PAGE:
When cash flow becomes tight, some businessesstop remitting the GST (and provincial sales taxes). Indeed, according to a report from Canadian Revenue Agency(CRA), one in four businesses was late in their GST payments in 2007. The rate likely moved up closer to one in two during the recession of 2008 and 2009.
Before the recession, CRA said it was concerned about the number of late GST payments and was looking into increasing prosecutions and publication of convictions. It seems the recession has delayed that process somewhat: the agency recently told me for a report I was working on that they wont introduce any new measures until next spring or so.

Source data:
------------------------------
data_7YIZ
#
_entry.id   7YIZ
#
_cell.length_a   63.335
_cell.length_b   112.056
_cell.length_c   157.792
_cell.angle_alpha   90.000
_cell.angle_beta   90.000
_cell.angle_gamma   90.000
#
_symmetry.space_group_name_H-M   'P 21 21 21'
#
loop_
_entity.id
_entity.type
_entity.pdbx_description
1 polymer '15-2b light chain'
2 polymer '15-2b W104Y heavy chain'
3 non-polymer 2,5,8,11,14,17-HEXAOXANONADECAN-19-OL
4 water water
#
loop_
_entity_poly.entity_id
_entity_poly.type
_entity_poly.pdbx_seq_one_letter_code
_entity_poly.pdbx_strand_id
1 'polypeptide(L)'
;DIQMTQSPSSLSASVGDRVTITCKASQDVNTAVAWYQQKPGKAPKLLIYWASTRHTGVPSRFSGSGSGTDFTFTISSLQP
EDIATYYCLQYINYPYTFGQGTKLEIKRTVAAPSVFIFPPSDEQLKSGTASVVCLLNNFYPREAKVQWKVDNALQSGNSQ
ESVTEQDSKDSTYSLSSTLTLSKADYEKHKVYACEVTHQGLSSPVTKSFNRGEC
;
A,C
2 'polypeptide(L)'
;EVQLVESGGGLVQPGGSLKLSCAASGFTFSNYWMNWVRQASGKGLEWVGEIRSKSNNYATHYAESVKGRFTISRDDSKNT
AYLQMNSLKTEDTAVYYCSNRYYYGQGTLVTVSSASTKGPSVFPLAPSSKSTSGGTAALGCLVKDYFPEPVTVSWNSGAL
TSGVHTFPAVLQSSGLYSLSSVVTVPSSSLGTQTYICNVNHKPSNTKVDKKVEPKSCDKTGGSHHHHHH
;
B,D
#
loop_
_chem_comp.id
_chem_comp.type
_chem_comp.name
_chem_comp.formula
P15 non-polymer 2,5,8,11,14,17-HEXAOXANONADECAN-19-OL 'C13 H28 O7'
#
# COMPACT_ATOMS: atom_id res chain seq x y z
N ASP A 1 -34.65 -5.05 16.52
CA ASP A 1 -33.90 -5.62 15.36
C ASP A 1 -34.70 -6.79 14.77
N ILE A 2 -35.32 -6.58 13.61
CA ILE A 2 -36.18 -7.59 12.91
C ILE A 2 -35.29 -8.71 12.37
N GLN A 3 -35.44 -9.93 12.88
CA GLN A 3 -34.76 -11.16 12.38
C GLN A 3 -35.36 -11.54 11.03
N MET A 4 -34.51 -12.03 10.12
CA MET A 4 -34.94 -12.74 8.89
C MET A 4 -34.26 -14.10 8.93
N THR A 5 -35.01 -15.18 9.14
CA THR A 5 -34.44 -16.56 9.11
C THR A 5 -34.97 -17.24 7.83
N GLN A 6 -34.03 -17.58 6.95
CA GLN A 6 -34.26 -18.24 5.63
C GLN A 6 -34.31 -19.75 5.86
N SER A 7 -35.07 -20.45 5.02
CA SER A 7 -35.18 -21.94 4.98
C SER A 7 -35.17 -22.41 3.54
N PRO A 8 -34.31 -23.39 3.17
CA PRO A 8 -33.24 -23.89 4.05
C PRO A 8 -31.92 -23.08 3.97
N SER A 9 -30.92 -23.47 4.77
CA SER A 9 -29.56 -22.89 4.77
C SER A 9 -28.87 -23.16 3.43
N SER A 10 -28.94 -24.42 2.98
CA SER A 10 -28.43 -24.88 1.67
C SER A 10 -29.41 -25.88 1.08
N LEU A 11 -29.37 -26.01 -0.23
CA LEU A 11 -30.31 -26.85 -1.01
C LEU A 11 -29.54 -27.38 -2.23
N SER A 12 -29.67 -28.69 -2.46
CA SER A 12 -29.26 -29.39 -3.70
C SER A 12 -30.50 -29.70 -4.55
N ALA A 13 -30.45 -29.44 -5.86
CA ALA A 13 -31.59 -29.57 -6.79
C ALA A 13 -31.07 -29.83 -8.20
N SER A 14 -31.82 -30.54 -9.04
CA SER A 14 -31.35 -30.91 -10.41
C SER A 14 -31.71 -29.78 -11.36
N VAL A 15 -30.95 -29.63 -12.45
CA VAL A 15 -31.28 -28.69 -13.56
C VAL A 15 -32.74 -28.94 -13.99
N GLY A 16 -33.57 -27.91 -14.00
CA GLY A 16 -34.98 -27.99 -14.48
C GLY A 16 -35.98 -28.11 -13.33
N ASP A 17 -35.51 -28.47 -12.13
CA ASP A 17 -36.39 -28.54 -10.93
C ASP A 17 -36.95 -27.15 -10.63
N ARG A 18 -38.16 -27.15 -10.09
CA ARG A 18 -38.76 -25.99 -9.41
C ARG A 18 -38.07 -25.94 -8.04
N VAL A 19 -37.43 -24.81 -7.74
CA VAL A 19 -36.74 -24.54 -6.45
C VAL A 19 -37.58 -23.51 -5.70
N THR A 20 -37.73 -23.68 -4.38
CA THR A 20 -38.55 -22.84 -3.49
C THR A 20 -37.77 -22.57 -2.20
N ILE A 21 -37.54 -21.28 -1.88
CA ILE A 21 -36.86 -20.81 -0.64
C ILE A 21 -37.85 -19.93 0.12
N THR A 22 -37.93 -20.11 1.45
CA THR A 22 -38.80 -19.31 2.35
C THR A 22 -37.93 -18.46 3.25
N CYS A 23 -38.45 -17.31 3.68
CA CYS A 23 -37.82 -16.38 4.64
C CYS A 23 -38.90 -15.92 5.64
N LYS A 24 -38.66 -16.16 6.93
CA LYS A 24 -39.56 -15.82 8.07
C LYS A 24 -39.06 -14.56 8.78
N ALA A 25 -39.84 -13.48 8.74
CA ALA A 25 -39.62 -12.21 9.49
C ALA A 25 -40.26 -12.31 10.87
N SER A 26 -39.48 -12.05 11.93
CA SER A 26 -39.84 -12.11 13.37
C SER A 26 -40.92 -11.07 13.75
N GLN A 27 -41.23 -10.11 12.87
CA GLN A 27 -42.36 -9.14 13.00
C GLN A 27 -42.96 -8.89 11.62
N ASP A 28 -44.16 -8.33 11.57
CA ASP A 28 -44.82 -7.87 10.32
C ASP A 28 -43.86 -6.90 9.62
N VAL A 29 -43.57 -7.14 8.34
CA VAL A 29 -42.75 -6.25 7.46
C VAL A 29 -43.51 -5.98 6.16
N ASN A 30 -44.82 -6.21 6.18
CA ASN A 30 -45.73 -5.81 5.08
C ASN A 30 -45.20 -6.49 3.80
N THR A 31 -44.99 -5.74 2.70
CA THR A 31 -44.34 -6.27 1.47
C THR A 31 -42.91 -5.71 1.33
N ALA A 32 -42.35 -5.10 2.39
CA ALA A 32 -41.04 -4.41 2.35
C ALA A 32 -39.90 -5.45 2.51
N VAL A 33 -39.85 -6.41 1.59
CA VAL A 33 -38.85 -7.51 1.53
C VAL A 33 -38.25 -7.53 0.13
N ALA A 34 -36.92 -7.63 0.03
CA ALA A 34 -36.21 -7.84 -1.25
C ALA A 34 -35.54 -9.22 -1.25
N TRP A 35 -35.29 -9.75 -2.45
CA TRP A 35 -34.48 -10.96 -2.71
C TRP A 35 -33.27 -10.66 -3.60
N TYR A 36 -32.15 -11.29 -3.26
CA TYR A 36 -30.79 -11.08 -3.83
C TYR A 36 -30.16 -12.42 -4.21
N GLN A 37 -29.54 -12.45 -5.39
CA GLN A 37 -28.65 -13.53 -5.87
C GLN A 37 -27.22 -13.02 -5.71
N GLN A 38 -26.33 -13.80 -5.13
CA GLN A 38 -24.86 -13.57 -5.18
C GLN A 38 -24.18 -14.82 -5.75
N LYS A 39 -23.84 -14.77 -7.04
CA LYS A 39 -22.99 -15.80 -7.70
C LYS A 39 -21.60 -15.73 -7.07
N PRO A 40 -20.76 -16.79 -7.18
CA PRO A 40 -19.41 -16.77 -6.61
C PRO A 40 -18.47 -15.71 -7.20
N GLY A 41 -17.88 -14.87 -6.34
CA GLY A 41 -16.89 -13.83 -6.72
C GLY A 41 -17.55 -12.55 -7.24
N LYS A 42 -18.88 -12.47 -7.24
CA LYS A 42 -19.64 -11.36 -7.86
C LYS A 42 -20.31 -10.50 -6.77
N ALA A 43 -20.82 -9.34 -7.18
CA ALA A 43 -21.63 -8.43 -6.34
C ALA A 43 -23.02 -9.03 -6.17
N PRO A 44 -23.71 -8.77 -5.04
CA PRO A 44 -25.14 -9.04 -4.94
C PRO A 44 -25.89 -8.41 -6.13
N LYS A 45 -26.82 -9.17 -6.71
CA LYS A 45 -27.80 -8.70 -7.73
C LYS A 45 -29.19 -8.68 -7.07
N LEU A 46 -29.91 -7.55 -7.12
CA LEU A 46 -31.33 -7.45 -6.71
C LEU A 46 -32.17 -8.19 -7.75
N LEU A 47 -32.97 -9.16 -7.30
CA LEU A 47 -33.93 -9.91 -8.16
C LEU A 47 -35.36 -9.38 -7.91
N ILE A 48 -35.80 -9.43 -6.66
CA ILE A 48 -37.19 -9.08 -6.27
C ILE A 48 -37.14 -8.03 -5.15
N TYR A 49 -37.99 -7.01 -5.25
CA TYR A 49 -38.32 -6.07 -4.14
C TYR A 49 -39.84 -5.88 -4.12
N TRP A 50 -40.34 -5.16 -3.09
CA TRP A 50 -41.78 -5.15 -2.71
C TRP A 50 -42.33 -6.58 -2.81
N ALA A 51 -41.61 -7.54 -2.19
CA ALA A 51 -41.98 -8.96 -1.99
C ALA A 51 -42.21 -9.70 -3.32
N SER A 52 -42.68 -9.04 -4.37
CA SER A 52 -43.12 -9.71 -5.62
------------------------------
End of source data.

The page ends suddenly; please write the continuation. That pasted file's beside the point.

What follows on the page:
While preparing the report, Ialso had an illuminating chat on GST remittances with John Wright, a chartered accountant at McLarty and Co. in Ottawa. I thought he had some great suggestions for what businesses with cash-flow problems should do in regards their GST remittances:
1. At least file with CRA to avoid paying the penalty (6% of balances); then a business only has to pay interest (currently 5% annually) when theyget caught up.
2. Dont ignore the CRA, or they will get tough; if the business talks to them and tries to make arrangements to pay what it can, CRA is usually more understanding.
3. The sooner a business realizes it has a cash problem and takes action, the better. Their banker or accountant will have more options for helping out them out. Many firms think they may be able to wait it out but when they realize they cant wait much longer, their options are much fewer.